10 stories of people having supernatural experiences after dying and then coming back to life.
A Sanskrit term which literally translates as “causal body” and is equivalent to the theosophical use of the term CAUSAL BODY. An alternative term, sometimes used, is kāraṇopādhi (i.e., kāraṇa + upādhi). It is one of three such bodies identified in the Vedānta literature (i.e., UPANIṢADS and ADVAITA VEDĀNTA philosophy). It is the reincarnating soul or jīva, retaining within itself the essence of one’s life experiences which cause the conditions of one’s future incarnations. It is sometimes termed the “higher mind.” Since it is not the SELF, it may also be defined as the Self (ĀTMAN) limited by a material vehicle. It is sometimes considered to be an illusion (māyā). But, since the root of the word māyā is mā, meaning “measure,” the soul is merely the Self limited by a vehicle or body (śarīra, upādhi). This delimiting of the Self results in a feeling of one’s being a separate ego; in that sense the limitation is a kind of “illusion,” so the Vedānta definition of jīva as “Self + illusion” is not really incorrect, even if somewhat misleading. All its vehicles limit the expansive consciousness of the Self. But without such vehicles, the Self could not act within a material universe.
The other two bodies are the sthūla-śarīra or “gross (i.e., physical) body,” and the sukṣma-śarīra or “subtle body,” what Westerners would call the “personality” (i.e., the emotions and categorizing mind). Another classification identifies five vehicles or “sheaths” (kośas) of consciousness: the anna-maya-kośa, literally “food-made-sheath,” (i.e., biological body, which is equivalent to the sthūla-śarīra), the prāṇa-maya-kośa (vital energy body, called, in theosophical literature, the “ETHERIC DOUBLE”), the mano-maya-kośa or “mind-made-sheath” (one of the components, with the prāṇa-maya-kośa, of the sukṣma-śarīra), the vijñānamaya-kośa or “intellect sheath” (equivalent to the kāraṇa-śarīra), and the ananda-maya-kośa or “bliss-made-sheath” (called in theosophical literature the “buddhic body”). Because mind and emotion commonly function together, the sukṣma-śarīra is also referred to in theosophical literature as the desire-mind (kāma-manas). And note that maya (“made”) here is not māyā.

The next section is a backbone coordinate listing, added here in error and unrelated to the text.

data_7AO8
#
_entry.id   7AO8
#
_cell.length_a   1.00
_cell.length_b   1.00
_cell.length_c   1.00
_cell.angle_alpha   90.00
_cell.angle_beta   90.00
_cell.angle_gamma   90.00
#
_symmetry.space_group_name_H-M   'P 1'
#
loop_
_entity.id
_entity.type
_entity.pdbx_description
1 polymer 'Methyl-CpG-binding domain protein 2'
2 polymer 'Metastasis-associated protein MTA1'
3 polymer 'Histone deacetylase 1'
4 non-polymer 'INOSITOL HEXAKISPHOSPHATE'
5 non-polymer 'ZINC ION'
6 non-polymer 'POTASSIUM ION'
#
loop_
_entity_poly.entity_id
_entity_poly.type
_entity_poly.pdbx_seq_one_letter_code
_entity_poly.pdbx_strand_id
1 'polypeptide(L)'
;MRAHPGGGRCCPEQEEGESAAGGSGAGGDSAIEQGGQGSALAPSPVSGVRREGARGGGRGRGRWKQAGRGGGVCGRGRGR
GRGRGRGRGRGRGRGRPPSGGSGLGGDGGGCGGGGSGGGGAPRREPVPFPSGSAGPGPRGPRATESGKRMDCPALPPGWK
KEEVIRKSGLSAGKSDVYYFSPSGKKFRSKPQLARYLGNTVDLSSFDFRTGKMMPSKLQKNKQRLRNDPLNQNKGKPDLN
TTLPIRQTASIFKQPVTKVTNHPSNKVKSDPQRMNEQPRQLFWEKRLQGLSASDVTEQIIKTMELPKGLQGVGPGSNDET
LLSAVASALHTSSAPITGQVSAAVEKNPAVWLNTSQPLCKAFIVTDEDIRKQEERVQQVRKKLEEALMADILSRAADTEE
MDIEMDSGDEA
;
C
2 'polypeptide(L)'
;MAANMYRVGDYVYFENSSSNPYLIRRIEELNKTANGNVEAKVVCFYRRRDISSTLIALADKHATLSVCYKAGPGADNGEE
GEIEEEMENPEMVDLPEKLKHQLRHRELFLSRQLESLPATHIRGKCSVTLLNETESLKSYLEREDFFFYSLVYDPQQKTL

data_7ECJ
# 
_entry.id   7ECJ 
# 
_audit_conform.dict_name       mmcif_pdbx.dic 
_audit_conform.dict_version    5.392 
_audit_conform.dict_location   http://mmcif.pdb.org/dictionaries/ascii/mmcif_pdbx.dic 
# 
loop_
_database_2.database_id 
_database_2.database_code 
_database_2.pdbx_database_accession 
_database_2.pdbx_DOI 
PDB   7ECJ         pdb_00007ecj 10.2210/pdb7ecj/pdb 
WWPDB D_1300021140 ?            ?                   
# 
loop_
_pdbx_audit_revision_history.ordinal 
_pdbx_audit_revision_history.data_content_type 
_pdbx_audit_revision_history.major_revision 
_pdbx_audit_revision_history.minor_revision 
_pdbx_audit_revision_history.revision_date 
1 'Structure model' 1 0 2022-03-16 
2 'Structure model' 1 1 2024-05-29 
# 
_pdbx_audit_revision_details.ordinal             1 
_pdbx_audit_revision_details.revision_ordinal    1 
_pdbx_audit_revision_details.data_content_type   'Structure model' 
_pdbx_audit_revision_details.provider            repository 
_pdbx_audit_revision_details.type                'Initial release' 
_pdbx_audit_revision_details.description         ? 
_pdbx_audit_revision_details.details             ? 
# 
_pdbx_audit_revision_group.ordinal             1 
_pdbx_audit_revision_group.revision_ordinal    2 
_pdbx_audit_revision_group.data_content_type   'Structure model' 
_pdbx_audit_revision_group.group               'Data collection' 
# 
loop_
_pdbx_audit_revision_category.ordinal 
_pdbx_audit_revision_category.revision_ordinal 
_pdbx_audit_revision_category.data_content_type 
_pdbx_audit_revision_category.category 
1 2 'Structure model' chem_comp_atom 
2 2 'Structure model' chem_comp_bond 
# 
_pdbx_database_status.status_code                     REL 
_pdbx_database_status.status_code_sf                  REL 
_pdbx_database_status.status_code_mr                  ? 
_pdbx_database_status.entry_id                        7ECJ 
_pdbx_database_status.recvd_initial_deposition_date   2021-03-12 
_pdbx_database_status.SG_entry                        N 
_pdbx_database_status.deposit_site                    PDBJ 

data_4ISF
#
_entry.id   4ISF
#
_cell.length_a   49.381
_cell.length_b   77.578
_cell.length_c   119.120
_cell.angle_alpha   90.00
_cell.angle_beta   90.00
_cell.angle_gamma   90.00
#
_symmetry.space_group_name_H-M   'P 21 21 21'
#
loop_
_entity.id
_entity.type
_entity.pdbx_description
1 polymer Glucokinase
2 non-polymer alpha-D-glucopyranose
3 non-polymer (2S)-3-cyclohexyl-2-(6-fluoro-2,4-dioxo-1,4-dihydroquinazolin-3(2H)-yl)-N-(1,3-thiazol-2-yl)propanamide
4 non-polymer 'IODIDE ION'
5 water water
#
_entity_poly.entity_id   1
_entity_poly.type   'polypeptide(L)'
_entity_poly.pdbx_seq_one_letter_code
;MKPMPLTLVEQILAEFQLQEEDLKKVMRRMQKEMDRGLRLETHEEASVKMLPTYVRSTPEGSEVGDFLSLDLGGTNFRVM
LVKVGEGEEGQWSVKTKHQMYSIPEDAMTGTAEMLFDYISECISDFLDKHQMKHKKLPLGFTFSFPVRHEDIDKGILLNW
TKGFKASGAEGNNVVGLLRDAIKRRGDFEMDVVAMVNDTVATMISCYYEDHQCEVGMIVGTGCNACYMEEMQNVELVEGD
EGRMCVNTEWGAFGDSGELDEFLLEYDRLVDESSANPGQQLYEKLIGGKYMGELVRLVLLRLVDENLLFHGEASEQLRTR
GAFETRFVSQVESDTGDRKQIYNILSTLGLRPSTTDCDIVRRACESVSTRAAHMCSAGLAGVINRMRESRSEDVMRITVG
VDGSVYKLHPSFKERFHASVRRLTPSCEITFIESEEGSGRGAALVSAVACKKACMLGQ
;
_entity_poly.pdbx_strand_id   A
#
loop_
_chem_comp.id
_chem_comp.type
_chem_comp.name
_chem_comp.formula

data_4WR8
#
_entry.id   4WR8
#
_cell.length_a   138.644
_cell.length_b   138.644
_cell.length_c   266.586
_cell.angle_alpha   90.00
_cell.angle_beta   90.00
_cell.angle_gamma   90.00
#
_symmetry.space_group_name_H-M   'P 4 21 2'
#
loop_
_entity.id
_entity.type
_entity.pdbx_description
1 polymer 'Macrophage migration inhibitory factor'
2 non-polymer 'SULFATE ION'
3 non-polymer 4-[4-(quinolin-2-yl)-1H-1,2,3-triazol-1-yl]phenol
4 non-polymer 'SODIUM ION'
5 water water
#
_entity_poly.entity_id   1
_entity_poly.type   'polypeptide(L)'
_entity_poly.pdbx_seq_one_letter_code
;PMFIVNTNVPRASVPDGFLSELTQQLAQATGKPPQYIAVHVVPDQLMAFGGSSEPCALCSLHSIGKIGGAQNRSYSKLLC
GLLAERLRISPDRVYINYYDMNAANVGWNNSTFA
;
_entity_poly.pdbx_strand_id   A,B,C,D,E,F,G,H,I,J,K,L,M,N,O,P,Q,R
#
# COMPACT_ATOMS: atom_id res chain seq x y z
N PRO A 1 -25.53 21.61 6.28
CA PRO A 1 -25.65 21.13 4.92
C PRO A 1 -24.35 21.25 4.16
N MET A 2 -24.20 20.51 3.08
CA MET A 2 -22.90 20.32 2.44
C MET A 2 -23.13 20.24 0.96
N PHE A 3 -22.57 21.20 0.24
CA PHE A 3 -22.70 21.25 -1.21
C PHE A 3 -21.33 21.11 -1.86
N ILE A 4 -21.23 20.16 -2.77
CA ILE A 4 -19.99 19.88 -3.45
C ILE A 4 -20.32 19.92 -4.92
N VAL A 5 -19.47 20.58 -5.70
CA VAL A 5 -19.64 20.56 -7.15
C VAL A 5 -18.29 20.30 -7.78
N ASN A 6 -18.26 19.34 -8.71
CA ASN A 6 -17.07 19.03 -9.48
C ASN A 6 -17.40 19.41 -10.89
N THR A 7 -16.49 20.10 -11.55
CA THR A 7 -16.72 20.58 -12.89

Since the kāraṇa-śarīra or Causal Body is the receptacle of the essences of a life’s experiences and tendencies, and since in the normal process of REINCARNATION the vehicles which would normally store specific memories and behavioral tendencies are shed, it is only in unusual cases of rapid reincarnation that one would recall a former life. Furthermore, the distilled experiences of a human incarnation could never result in the rebirth in an animal form, so theosophical theory does not admit of the popular Hindu notion of transmigration. Only in cases of the most extreme cruelty or debauchery could future incarnations be considered even a human retrogression. Evolution of consciousness and conscience may be slow for the majority of people, but it is steady.
It is stated in theosophical literature that the kāraṇa-śarīra or Causal Body is formed at the time of Individualization, that is, at the transition from animal to human consciousness. It is at that point that all three aspects of the Trinity manifest, at first only in a latent form, in what is termed in theosophical literature the lower quaternary (“lower” mind, emotions, etheric double, and physical body) with the Causal Body being the “bridge,” as it were, between the upper triad (ĀTMA-BUDDHI-MANAS) and that lower nature. In some theosophical literature that “bridge” is termed the ANTAKAḤRAṆA or “internal instrument,” but in classical Indian literature the antaḥkāraṇa is said to be made of the ego-nature (AHAMKĀRA), BUDDHI (variously interpreted as intuition or moral sense), MANAS (probably the “lower” or desire-mind), and citta (individual consciousness, as contrasted with universal consciousness or cit) and is not considered a “bridge” to one’s higher nature, but rather is what would be termed the personality in Western thought.
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